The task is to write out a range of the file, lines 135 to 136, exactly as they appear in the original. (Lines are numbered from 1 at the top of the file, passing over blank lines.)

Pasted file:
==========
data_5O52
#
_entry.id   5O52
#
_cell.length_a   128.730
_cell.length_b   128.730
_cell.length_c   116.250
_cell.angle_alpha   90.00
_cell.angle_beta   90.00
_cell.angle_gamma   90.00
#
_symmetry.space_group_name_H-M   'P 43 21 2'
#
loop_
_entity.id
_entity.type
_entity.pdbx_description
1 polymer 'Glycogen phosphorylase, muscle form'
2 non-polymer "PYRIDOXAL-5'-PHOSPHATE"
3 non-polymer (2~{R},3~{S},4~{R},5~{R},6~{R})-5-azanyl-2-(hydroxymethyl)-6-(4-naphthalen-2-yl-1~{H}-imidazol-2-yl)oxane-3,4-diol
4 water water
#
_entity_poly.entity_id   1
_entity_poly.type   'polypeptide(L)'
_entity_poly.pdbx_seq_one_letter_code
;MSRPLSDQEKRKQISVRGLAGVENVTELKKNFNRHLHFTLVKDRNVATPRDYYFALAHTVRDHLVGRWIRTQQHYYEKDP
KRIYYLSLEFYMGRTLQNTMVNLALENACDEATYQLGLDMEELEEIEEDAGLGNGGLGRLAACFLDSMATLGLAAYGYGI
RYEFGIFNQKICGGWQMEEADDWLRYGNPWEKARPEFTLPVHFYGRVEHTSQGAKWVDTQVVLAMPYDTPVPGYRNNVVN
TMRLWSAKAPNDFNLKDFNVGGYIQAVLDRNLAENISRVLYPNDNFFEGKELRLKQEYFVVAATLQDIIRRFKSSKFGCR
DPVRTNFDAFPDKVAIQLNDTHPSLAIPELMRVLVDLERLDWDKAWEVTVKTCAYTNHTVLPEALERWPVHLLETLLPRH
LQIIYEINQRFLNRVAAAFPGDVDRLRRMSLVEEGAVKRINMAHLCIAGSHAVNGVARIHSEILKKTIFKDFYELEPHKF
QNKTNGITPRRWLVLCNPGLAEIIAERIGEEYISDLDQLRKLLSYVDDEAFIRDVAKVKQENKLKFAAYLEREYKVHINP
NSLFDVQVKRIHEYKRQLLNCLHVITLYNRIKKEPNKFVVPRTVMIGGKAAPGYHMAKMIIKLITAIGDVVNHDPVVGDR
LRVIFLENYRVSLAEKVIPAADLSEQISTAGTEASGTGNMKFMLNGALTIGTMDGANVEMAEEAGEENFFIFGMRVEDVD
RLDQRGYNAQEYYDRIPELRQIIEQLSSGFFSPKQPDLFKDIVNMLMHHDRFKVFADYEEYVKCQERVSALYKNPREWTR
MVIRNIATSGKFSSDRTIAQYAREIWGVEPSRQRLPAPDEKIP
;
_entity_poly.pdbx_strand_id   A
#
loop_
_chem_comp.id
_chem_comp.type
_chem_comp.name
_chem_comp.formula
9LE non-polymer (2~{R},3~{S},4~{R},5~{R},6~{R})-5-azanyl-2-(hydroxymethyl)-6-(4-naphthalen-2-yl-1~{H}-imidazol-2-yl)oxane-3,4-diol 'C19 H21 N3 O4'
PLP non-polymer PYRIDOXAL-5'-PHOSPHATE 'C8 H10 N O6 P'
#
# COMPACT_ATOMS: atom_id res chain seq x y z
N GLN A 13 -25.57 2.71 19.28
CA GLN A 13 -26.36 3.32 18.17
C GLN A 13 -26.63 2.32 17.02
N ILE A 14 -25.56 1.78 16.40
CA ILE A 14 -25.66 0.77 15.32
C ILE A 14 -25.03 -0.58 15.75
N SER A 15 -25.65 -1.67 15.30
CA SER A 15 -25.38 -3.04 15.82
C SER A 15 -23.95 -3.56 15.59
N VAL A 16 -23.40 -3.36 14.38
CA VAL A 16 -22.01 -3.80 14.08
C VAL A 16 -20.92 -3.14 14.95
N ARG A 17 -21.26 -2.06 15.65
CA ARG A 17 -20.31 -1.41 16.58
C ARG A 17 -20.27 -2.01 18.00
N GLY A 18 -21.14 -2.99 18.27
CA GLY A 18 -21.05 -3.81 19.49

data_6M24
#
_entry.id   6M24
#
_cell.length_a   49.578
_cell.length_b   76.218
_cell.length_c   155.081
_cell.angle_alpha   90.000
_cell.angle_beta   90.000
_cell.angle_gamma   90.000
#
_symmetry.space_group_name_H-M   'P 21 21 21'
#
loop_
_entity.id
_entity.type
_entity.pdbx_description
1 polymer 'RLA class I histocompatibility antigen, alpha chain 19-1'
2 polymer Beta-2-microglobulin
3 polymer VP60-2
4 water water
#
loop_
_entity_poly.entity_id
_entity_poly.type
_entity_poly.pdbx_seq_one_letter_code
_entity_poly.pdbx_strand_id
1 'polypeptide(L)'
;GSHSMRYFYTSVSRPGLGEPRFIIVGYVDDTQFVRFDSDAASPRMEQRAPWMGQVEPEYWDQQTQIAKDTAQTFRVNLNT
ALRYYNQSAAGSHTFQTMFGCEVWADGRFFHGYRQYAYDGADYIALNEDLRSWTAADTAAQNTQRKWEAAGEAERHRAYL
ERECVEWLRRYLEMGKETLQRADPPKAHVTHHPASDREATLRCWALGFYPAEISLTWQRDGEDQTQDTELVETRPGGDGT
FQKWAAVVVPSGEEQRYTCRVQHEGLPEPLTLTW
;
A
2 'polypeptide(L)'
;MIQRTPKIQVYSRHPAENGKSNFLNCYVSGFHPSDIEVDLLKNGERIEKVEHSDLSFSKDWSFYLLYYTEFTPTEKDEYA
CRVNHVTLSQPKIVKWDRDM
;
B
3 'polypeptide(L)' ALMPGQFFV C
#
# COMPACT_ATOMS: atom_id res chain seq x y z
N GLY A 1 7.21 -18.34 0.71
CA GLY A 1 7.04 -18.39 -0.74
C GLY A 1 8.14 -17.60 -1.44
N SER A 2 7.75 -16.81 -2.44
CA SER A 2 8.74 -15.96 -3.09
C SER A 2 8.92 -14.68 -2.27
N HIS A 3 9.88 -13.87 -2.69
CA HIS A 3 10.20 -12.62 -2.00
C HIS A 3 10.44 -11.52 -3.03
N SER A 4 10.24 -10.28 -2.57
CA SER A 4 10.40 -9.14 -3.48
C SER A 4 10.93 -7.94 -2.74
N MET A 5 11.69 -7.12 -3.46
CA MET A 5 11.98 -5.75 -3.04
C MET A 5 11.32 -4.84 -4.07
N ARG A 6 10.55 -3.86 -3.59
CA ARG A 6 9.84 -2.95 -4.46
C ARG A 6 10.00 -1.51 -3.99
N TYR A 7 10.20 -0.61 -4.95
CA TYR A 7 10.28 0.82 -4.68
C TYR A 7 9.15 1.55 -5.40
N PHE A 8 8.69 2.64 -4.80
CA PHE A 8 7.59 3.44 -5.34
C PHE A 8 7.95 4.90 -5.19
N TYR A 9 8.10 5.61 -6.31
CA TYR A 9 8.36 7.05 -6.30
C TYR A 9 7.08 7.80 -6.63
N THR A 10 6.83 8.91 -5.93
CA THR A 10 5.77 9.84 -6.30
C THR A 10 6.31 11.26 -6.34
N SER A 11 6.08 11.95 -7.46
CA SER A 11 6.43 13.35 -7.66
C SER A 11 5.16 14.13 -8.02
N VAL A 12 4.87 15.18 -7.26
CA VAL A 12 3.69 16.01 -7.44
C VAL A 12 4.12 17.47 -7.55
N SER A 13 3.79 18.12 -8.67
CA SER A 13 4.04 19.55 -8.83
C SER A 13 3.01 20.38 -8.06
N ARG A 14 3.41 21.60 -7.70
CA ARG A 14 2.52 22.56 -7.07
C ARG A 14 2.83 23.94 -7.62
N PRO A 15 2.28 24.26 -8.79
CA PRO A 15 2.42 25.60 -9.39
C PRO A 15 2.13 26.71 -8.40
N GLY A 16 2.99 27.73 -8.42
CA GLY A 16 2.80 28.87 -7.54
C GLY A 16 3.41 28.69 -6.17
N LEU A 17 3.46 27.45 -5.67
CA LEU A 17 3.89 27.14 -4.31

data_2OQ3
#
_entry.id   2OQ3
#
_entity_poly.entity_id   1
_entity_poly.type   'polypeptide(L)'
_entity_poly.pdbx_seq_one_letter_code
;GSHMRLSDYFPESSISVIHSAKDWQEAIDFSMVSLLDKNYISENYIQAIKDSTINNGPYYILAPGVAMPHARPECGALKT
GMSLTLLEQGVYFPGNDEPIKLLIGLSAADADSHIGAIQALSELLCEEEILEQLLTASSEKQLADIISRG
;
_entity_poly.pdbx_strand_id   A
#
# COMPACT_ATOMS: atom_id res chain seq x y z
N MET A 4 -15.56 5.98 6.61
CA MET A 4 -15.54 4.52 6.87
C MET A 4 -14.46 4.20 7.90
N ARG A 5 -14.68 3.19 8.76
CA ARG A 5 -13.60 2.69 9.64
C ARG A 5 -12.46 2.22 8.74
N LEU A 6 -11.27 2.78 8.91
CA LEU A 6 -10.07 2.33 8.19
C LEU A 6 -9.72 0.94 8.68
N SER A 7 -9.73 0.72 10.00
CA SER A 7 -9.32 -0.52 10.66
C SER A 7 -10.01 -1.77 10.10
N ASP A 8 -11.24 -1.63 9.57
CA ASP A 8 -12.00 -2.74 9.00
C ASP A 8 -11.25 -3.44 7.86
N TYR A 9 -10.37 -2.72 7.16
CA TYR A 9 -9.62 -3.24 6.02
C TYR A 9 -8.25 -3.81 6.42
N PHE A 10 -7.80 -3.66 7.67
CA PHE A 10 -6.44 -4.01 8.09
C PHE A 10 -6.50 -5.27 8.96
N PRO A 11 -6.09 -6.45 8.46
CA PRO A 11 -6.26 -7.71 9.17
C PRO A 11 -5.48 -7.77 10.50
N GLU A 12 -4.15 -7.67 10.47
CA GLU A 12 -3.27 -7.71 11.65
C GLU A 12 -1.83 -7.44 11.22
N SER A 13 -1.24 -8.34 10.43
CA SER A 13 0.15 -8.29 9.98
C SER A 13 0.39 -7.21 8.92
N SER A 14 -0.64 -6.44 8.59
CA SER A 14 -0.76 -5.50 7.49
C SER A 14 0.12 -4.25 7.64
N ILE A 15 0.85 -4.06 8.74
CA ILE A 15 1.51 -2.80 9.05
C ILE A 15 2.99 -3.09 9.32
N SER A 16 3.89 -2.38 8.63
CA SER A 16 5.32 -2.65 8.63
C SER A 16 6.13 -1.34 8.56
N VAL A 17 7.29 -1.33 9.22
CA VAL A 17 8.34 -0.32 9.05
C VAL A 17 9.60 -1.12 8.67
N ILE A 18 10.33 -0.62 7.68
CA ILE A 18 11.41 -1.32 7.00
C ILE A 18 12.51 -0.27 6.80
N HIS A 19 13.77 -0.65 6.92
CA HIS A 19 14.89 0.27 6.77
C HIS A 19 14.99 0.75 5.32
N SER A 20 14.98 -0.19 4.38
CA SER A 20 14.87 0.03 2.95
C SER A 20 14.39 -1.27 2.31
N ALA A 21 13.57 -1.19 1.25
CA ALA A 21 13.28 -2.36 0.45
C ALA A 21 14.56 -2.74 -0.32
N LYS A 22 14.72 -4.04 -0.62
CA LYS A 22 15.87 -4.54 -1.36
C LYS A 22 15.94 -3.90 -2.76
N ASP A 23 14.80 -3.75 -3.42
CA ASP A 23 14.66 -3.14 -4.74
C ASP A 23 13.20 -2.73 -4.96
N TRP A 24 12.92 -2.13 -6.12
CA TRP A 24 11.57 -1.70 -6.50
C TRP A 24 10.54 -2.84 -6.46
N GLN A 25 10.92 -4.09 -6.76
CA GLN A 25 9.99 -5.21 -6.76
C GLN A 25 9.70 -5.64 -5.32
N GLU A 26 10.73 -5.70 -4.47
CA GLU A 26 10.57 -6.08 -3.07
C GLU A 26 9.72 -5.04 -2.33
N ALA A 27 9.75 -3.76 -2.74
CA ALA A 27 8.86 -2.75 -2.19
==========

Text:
N THR A 10 6.83 8.91 -5.93
CA THR A 10 5.77 9.84 -6.30